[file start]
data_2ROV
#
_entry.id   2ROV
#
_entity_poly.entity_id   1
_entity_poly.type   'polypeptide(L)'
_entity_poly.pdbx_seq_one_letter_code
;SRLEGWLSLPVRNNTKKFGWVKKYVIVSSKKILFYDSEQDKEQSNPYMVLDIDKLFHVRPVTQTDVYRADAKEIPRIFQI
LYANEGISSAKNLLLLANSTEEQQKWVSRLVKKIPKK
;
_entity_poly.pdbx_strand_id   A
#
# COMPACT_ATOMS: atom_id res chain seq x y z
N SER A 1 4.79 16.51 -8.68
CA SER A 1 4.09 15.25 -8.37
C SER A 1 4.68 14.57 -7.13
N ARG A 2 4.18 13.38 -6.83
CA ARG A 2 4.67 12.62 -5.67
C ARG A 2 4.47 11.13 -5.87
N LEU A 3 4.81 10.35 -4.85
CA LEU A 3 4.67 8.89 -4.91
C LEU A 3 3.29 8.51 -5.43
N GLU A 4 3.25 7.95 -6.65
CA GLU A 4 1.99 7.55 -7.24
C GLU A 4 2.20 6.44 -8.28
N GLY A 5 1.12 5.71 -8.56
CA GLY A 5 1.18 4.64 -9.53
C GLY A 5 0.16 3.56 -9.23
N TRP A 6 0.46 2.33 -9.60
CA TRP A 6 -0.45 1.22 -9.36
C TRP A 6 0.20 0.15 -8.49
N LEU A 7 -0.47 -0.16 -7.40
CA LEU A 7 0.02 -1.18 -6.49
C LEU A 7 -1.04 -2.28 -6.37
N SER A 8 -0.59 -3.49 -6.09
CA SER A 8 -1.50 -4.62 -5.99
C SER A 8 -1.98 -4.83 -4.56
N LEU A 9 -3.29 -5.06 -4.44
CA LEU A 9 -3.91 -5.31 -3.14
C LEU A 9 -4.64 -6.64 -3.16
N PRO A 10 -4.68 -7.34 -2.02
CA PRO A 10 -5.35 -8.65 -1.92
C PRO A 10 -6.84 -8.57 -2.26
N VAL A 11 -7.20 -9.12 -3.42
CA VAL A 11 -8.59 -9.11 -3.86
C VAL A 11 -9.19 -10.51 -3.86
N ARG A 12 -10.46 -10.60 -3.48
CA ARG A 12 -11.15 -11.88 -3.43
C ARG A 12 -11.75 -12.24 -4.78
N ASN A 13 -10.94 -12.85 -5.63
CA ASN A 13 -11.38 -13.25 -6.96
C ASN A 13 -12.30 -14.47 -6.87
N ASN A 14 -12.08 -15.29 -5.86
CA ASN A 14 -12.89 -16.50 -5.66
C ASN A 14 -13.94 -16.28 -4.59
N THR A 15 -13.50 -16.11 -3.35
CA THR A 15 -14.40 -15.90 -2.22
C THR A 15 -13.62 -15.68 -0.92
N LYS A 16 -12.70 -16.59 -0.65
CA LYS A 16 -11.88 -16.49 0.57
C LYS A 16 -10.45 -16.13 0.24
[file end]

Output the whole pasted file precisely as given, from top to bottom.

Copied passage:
data_2ROV
#
_entry.id   2ROV
#
_entity_poly.entity_id   1
_entity_poly.type   'polypeptide(L)'
_entity_poly.pdbx_seq_one_letter_code
;SRLEGWLSLPVRNNTKKFGWVKKYVIVSSKKILFYDSEQDKEQSNPYMVLDIDKLFHVRPVTQTDVYRADAKEIPRIFQI
LYANEGISSAKNLLLLANSTEEQQKWVSRLVKKIPKK
;
_entity_poly.pdbx_strand_id   A
#
# COMPACT_ATOMS: atom_id res chain seq x y z
N SER A 1 4.79 16.51 -8.68
CA SER A 1 4.09 15.25 -8.37
C SER A 1 4.68 14.57 -7.13
N ARG A 2 4.18 13.38 -6.83
CA ARG A 2 4.67 12.62 -5.67
C ARG A 2 4.47 11.13 -5.87
N LEU A 3 4.81 10.35 -4.85
CA LEU A 3 4.67 8.89 -4.91
C LEU A 3 3.29 8.51 -5.43
N GLU A 4 3.25 7.95 -6.65
CA GLU A 4 1.99 7.55 -7.24
C GLU A 4 2.20 6.44 -8.28
N GLY A 5 1.12 5.71 -8.56
CA GLY A 5 1.18 4.64 -9.53
C GLY A 5 0.16 3.56 -9.23
N TRP A 6 0.46 2.33 -9.60
CA TRP A 6 -0.45 1.22 -9.36
C TRP A 6 0.20 0.15 -8.49
N LEU A 7 -0.47 -0.16 -7.40
CA LEU A 7 0.02 -1.18 -6.49
C LEU A 7 -1.04 -2.28 -6.37
N SER A 8 -0.59 -3.49 -6.09
CA SER A 8 -1.50 -4.62 -5.99
C SER A 8 -1.98 -4.83 -4.56
N LEU A 9 -3.29 -5.06 -4.44
CA LEU A 9 -3.91 -5.31 -3.14
C LEU A 9 -4.64 -6.64 -3.16
N PRO A 10 -4.68 -7.34 -2.02
CA PRO A 10 -5.35 -8.65 -1.92
C PRO A 10 -6.84 -8.57 -2.26
N VAL A 11 -7.20 -9.12 -3.42
CA VAL A 11 -8.59 -9.11 -3.86
C VAL A 11 -9.19 -10.51 -3.86
N ARG A 12 -10.46 -10.60 -3.48
CA ARG A 12 -11.15 -11.88 -3.43
C ARG A 12 -11.75 -12.24 -4.78
N ASN A 13 -10.94 -12.85 -5.63
CA ASN A 13 -11.38 -13.25 -6.96
C ASN A 13 -12.30 -14.47 -6.87
N ASN A 14 -12.08 -15.29 -5.86
CA ASN A 14 -12.89 -16.50 -5.66
C ASN A 14 -13.94 -16.28 -4.59
N THR A 15 -13.50 -16.11 -3.35
CA THR A 15 -14.40 -15.90 -2.22
C THR A 15 -13.62 -15.68 -0.92
N LYS A 16 -12.70 -16.59 -0.65
CA LYS A 16 -11.88 -16.49 0.57
C LYS A 16 -10.45 -16.13 0.24